On 12 June 2007, the WTO Panel considering Brazilian measures concerning imports of retreaded tyres finally circulated its report to the parties. It had previously missed four deadlines. Environmental groups have been closely watching the case which is the first-ever challenge against trade restrictions imposed by a developing country for health and environmental reasons.

The EU had alleged that Brazil’s import limitations on retreaded types (ie, used tyres that are reprocessed for a second and final use) were intended to protect the local tyre industry rather than to pursue genuine public health objectives. The WTO ruled that Brazil had violated GATT rules, but it did agree with the health- and environment related justifications for the restrictions, objecting only to the way in which the measures were applied.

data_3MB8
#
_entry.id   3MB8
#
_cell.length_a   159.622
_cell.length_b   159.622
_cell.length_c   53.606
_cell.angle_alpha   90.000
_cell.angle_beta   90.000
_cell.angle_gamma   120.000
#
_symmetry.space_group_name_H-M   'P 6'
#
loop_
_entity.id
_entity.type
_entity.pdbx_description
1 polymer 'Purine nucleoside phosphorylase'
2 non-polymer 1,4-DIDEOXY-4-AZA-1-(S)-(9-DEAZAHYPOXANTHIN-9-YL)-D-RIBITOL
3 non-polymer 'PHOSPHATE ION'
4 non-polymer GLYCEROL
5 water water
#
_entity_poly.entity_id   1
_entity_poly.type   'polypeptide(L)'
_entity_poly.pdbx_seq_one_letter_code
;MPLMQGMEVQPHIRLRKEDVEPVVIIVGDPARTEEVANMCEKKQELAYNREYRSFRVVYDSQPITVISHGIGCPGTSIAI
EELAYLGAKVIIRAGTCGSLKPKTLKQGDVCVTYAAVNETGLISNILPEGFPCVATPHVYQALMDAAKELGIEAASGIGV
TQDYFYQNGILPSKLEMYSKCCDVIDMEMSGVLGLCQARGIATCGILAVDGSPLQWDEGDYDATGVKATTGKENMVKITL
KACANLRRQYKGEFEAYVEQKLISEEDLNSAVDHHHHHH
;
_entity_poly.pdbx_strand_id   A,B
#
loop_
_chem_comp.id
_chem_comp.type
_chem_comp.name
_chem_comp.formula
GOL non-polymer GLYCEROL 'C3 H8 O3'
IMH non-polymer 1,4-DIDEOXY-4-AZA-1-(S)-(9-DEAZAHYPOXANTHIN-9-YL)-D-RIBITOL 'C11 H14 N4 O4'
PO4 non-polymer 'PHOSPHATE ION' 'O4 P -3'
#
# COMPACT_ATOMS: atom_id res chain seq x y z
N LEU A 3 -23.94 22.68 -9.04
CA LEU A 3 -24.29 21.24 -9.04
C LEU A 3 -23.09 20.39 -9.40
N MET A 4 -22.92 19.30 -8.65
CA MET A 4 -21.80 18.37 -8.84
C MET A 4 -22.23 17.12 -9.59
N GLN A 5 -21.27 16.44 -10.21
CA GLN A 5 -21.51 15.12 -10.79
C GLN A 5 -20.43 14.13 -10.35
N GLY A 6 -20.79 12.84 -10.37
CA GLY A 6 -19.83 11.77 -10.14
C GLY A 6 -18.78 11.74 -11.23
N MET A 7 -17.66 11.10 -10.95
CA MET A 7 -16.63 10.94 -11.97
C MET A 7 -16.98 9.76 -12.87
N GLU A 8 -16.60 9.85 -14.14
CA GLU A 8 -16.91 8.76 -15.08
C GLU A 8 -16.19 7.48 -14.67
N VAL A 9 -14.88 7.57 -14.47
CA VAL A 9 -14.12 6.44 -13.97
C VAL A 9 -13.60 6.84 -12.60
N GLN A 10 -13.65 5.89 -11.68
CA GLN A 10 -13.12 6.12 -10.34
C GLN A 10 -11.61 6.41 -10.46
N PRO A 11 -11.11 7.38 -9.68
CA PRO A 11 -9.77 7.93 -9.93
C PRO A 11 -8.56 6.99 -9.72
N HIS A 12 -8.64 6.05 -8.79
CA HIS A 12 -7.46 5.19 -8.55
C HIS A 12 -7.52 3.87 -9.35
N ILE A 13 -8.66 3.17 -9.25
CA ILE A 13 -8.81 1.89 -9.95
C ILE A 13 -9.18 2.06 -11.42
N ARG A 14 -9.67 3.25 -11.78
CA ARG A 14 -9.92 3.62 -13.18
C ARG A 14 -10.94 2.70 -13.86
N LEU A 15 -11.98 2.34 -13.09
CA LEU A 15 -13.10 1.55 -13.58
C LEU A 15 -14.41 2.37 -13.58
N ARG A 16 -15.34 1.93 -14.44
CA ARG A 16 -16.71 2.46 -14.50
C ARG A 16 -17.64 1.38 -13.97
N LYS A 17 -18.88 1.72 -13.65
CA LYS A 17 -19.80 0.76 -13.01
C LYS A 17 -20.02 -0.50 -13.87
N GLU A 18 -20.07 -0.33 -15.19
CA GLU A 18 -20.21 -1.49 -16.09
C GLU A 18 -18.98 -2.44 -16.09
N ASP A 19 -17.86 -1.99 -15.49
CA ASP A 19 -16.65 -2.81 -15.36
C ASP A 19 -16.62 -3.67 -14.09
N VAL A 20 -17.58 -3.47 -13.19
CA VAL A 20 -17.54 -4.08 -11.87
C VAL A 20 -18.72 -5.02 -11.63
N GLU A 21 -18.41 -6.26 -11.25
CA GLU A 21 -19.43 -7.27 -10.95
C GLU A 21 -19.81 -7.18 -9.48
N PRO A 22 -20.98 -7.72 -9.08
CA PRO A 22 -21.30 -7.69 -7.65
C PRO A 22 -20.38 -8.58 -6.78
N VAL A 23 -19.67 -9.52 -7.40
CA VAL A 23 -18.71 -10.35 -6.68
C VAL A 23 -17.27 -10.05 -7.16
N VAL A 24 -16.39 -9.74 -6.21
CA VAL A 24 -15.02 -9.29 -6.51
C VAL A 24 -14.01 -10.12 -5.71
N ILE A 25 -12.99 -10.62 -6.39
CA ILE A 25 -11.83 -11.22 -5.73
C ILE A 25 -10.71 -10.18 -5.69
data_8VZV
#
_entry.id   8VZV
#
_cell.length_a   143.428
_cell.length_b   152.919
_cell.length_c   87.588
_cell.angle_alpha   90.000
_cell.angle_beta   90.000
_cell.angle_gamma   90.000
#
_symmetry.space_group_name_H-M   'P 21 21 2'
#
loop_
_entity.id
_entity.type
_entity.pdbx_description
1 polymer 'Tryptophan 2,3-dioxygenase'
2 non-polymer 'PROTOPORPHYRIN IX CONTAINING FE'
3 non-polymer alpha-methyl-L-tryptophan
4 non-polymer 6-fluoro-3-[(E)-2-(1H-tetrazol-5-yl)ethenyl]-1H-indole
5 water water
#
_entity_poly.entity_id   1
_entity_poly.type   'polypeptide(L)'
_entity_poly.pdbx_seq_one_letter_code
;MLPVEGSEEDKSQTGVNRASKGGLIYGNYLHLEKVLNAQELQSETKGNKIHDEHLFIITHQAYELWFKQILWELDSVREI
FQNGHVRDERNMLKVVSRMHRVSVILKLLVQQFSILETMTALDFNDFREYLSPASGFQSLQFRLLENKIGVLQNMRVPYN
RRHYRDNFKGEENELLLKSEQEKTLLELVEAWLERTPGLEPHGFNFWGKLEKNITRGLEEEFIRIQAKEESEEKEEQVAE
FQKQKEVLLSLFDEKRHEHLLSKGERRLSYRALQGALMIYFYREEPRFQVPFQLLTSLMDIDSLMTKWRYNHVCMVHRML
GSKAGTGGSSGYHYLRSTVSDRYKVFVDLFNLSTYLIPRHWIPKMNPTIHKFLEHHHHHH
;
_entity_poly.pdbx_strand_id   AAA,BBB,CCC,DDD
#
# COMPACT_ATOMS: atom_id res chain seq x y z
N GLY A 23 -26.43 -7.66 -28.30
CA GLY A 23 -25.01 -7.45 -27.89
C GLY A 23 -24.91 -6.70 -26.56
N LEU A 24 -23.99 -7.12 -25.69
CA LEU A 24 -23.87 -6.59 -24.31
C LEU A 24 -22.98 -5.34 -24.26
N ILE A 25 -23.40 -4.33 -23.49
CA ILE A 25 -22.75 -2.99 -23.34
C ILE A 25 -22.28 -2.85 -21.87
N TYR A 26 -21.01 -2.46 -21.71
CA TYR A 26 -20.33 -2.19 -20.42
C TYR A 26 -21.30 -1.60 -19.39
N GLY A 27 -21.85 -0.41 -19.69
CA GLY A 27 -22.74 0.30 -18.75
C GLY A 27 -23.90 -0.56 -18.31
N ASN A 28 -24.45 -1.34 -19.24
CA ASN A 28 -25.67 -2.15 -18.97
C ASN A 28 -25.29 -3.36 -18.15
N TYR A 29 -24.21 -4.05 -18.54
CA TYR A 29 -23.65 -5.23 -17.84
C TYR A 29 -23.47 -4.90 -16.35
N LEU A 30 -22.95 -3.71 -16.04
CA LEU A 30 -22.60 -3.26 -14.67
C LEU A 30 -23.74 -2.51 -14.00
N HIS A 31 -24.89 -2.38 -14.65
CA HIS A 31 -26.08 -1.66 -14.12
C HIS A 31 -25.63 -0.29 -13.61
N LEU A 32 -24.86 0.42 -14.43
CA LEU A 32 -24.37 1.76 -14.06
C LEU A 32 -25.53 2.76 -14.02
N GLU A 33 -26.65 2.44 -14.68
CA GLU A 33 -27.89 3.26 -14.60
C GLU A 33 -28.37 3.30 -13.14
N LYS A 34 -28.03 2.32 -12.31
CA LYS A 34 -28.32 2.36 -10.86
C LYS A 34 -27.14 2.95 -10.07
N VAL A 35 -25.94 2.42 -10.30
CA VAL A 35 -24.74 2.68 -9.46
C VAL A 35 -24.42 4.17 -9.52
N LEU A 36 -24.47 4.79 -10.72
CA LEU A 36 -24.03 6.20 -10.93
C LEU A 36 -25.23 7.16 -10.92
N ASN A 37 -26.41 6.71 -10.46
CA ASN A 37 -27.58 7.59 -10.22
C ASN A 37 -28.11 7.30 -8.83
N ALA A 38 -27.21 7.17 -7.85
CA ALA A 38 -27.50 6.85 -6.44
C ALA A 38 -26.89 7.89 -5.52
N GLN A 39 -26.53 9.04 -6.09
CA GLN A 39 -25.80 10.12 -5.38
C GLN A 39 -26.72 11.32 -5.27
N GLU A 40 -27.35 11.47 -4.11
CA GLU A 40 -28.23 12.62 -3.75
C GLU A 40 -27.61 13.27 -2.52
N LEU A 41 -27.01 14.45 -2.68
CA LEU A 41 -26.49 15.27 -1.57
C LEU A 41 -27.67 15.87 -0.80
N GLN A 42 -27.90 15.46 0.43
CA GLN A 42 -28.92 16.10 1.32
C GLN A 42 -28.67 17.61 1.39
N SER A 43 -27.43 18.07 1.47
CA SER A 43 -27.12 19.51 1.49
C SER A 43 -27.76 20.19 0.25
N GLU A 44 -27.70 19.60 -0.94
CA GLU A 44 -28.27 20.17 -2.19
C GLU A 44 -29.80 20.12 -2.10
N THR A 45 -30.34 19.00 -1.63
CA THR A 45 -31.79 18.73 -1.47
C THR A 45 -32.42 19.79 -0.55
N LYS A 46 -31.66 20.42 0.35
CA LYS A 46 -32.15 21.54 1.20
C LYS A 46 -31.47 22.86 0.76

Past WTO rulings have also found other trade restrictions to be justifiable under the exemptions for health, environment and other public interest obligations set out in the GATT Agreement. However, only a few such restrictions have succeeded in overcoming the hurdle of non-discriminatory application.